BUFFALO, N.Y.—While the group of 200-plus faculty, students, and media spectators who gathered at the Structural Engineering and Earthquake Simulation Laboratory (SEESL) at the University at Buffalo (UB) on Nov. 14, 2006, to watch the world’s largest seismic test on a wooden structure probably came away feeling that the house held up very well, a close survey of the damage told a different story.

According to the structural engineers at UB and other institutions who conducted the testing, had it been a real earthquake, the damage sustained by the house would have rendered it uninhabitable and in need of major repairs.

Final data analysis will take several months; however, the engineers say that damage in the test house was so extensive that in a real-world situation, repairs might total as much as the house’s original construction cost.

The test, a simulation of the 1994 magnitude 6.7 Northridge earthquake, was part of a four-year, $1.24 million international project called NEESWood, funded by the National Science Foundation’s George E. Brown Jr. Network for Earthquake Engineering Simulation (NEES). The 80,000-pound, two-story house was constructed on top of twin, movable shake tables in UB’s SEESL, the only laboratory in the United States large enough and sophisticated enough to conduct the test.

"In a real earthquake, this house would have been ’yellow tagged,’" stated Andre Filiatrault, Ph.D., UB professor in the civil, structural, and environmental engineering department and the lead UB investigator on the NEESWood project. "That means that the owners would have been allowed to go into the house for a brief time to gather some belongings. They would then not be allowed in again until a detailed investigation could be [completed] by structural engineers and repairs had been made."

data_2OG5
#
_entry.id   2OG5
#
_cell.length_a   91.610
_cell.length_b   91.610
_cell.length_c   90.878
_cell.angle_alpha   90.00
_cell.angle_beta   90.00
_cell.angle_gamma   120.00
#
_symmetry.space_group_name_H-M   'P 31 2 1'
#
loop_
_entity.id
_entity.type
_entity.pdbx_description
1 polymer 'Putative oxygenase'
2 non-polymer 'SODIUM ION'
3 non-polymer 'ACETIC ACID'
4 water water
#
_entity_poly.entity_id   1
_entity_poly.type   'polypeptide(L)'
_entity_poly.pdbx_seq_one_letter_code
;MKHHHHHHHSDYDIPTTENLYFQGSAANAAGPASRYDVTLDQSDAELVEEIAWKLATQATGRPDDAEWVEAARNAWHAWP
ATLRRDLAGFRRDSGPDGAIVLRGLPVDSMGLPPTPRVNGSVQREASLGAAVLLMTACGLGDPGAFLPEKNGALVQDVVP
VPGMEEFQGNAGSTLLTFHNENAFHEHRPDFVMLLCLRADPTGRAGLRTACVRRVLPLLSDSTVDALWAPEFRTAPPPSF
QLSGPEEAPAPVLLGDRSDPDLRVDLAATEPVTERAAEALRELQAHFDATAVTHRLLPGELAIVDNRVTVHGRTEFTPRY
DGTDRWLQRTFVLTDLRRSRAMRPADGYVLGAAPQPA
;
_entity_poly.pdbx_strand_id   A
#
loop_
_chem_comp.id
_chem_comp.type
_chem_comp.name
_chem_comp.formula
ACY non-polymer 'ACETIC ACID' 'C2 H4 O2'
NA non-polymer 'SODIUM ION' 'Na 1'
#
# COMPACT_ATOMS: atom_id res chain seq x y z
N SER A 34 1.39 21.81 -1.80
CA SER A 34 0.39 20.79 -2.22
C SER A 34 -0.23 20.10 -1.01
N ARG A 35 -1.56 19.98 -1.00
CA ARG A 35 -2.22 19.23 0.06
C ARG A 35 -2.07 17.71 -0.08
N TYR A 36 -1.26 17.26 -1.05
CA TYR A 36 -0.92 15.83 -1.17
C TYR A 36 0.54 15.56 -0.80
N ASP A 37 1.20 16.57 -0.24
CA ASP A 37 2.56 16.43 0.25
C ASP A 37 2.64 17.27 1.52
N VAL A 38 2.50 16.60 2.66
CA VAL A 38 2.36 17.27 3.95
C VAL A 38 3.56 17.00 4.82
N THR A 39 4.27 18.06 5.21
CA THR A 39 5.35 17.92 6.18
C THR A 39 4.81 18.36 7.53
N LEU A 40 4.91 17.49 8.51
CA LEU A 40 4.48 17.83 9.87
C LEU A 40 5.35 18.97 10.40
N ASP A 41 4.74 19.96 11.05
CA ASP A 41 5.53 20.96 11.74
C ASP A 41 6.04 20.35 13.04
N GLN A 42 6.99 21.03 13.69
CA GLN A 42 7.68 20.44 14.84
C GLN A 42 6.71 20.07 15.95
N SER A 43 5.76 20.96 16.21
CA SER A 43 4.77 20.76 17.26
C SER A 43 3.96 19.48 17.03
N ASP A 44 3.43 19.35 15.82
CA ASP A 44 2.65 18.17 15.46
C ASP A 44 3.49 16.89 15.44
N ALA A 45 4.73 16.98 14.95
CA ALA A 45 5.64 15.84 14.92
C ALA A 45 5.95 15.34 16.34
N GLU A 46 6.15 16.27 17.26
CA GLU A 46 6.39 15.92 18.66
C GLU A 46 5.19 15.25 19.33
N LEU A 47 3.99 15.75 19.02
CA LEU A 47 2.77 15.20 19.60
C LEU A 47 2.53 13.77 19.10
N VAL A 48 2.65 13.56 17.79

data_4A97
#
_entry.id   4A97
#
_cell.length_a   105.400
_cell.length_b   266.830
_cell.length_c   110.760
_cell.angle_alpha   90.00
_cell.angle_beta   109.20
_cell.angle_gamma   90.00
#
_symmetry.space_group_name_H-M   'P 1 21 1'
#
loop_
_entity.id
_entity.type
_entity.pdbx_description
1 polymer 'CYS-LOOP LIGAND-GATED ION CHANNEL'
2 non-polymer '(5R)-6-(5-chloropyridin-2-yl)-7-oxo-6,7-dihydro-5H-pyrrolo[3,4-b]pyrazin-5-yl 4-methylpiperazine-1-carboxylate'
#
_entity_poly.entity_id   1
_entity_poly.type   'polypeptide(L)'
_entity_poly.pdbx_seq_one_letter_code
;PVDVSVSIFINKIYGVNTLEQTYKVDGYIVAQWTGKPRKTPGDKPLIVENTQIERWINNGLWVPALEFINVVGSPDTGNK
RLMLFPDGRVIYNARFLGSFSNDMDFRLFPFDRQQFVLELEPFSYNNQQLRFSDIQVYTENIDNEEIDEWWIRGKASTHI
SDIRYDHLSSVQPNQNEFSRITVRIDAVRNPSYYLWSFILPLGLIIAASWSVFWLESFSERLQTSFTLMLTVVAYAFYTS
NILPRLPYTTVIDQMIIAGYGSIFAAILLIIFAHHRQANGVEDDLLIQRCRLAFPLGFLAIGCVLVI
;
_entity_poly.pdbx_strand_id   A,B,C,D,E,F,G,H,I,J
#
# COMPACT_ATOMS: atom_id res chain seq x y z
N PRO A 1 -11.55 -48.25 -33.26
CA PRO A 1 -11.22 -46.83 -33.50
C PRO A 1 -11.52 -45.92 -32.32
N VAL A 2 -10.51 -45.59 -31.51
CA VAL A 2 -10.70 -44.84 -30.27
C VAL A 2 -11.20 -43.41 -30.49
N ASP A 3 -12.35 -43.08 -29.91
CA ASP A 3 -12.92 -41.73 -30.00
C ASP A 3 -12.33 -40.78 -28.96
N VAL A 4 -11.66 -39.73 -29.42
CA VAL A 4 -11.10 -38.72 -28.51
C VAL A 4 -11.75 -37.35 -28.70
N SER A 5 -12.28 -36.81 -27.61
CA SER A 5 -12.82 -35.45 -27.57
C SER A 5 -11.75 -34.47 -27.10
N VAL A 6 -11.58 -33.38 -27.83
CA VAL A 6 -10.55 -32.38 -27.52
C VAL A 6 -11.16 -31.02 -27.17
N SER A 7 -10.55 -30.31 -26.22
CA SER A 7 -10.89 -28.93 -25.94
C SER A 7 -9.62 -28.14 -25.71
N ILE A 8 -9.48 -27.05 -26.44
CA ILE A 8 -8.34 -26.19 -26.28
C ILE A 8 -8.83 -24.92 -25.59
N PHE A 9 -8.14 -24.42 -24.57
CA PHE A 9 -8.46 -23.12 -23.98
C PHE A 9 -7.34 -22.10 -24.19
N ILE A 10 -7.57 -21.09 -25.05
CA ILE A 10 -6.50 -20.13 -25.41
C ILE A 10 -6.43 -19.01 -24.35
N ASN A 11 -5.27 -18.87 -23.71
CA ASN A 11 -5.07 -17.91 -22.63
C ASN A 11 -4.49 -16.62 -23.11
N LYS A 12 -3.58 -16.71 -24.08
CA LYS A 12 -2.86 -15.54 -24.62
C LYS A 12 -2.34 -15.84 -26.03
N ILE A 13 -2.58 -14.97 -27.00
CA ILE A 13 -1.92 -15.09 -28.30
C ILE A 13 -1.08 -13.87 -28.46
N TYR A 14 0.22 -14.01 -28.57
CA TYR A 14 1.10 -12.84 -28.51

While the researchers said that repair costs to prepare the house for occupancy would vary by region, they also said that it would probably equal a substantial amount, perhaps as much as the original construction cost of the building.

"And that doesn’t include the costs associated with the replacement of the contents of the building that were severely damaged during this extreme shaking event," added Filiatrault.

The researchers’ analysis of data from the 250 sensors installed inside the house and a dozen video cameras stationed inside and outside the house during the test should be complete in about six months.

Construction of the house was completed by Buffalo-area contractors familiar with California construction. The seismic tests were conducted by a dedicated group of UB faculty, staff, and students with important contributions from colleagues at the other NEESWood institutions, including Colorado State University, Cornell University, Texas A&M University, and Rensselaer Polytechnic Institute.

Led by John van de Lindt, Ph.D., associate professor of civil engineering at Colorado State University, the NEESWood research is based on the premise that if more is known about how wood structures react to earthquakes, then larger and taller wood structures can be built in seismic regions worldwide, providing economic, engineering, and societal benefits.

Conducted last summer and fall, and culminating with the Nov. 14 event, the UB tests were the first step in moving toward performance-based design for wood frame structures. NEESWood will culminate with the validation of new design processes using a six-story wood frame structure that will be tested on the world’s largest shake table in Miki City, Japan, early in 2009.

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